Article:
Saturday, 20 June 2009
So it is over. A busy last afternoon, with the discussion and reading of the translation workshops, then sound-checks, a last group dinner at a nearby Chinese restaurant. We occupy some four tables but several poets have gone. I am sitting with Tsead Bruinja, his wife Saskia, and L F Rosen. The dishes move round on the turntable and we talk. To Saskia about languages, about her interest in South African poetry and her times in South Africa. Tsead is to introduce the event I am to read in, with Vera Pavlova and Matthew Sweeney. We are in the small hall, while Tua Forsström, Gerrit Kouwenaar and Henrik Nordbrandt occupy the big hall. Kouwenaar is a monument in Dutch poetry so it is natural they need more space. But our smaller place fills up too, despite it being the last night and all goes well. We file down to the bar for twenty minutes before returning to the big hall where there is celebratory, summative event, with music, clips fragments of transltion and a reappearance by Kazuko Shiraishi with her scrolls and a poem translated by Allen Ginsberg. Comical highlight is the 'Chinese whispers' translation-chain where the first term - a sonnet by Luke Davies - passes through the poetic guts of various other poets, each translating into his or her own language before ending up in English again with Matthew Sweeney. Naturally, the whole thing is a hoot. Then music and photos and it's all over, then more drinks and chatter. About 1 am I leave those still remaining and return to the hotel.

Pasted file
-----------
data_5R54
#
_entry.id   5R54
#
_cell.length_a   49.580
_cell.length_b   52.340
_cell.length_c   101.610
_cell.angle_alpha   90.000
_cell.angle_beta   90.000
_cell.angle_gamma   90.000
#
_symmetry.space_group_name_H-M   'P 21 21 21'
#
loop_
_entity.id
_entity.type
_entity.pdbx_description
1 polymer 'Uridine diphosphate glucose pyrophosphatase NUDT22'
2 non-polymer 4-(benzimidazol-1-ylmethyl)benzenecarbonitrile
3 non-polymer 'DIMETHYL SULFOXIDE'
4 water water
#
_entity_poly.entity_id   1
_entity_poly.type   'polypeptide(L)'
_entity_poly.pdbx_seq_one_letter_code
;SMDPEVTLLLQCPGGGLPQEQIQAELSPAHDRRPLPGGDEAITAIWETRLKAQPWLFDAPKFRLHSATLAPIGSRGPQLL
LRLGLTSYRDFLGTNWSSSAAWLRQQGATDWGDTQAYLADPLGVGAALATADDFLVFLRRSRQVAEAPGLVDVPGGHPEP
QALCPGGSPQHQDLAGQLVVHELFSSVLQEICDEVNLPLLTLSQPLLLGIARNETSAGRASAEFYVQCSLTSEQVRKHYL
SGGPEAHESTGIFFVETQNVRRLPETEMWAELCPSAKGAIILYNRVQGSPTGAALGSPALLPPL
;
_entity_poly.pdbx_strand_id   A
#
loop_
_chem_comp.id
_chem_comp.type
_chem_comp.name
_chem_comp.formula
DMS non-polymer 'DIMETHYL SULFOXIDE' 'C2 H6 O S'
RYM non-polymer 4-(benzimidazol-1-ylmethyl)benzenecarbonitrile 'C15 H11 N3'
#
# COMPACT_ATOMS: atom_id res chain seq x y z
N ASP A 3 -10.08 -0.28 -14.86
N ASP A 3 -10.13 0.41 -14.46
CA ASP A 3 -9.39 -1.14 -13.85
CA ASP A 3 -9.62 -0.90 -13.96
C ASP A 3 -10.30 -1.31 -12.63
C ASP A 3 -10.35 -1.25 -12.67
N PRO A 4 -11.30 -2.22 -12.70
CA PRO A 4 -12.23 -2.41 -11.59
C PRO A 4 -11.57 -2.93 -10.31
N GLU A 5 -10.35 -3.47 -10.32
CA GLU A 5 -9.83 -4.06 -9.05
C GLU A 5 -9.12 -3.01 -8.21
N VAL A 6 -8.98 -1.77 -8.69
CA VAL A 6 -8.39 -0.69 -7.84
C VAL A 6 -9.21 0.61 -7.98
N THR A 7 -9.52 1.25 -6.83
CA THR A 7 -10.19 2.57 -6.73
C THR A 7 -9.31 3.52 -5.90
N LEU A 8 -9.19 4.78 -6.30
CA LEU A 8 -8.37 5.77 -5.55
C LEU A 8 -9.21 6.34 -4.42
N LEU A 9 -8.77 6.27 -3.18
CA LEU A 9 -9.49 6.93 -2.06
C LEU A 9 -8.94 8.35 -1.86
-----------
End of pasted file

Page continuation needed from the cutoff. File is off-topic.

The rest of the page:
Rotterdam is a very packed festival - I don't think there has been a day when I was not doing something, and I expect it was much the same for a number of the others. Occasionally I had to miss one event because I was engaged in a different one. But there is enormous conviviality - a party air - and the writers are fully catered for, with constant drinks and nibbles on supply. The photographs go up and down both inside and outside the building, so we all appear on the billing.
As ever, most of the practical running of the festival is down to young women. They rarely, if ever, front an event, though women do appear as major featured poets. It is the presentations and introductions that seem to be an almost entirely male preserve. There is a touch of old fashioned doctors and nurses in this, but it is bound to change I imagine. Neptun in Romania is particularly good in this respect, with as many leading women as men, maybe more. The translations into English, with one or two exceptions, are mostly good and very good, there being only one really terrible set. I was extremely fortunate to be translated into Dutch by Rob Schouten - his versions of my work were praised by various people.
All festivals are the same and all are different. Rotterdam is the biggest, most party-like. Sometimes at festivals I feel the poets are children looked after by kindly, occasionally stern nurses. This is unavoidable. Poets can be headstrong, vague in practical affairs, and anxiously vain. Little sign of vanity here.
All in all it has been marvellous. The sheer scale of supporting material - booklets, bilingual and trilingual, of selections from every poet, day-by-day anthologies, filming, photographing, recording, feeding, accommodating and big audiences of a range of ages, at every event. Friends to meet again (this morning chatting to Tua Forsström and her translator over breakfast, our last meeting in London at the South Bank some years ago), new addresses for address books. Ideas for mental notebooks.
It was, I think, Ringo Starr, who said that staying at the Maharishi Mahesh Yogi's retreat in India was rather like a holiday at Butlin's. That is about the right balance here: deadly serious at listening and reading, the rest of the time: Good morning campers!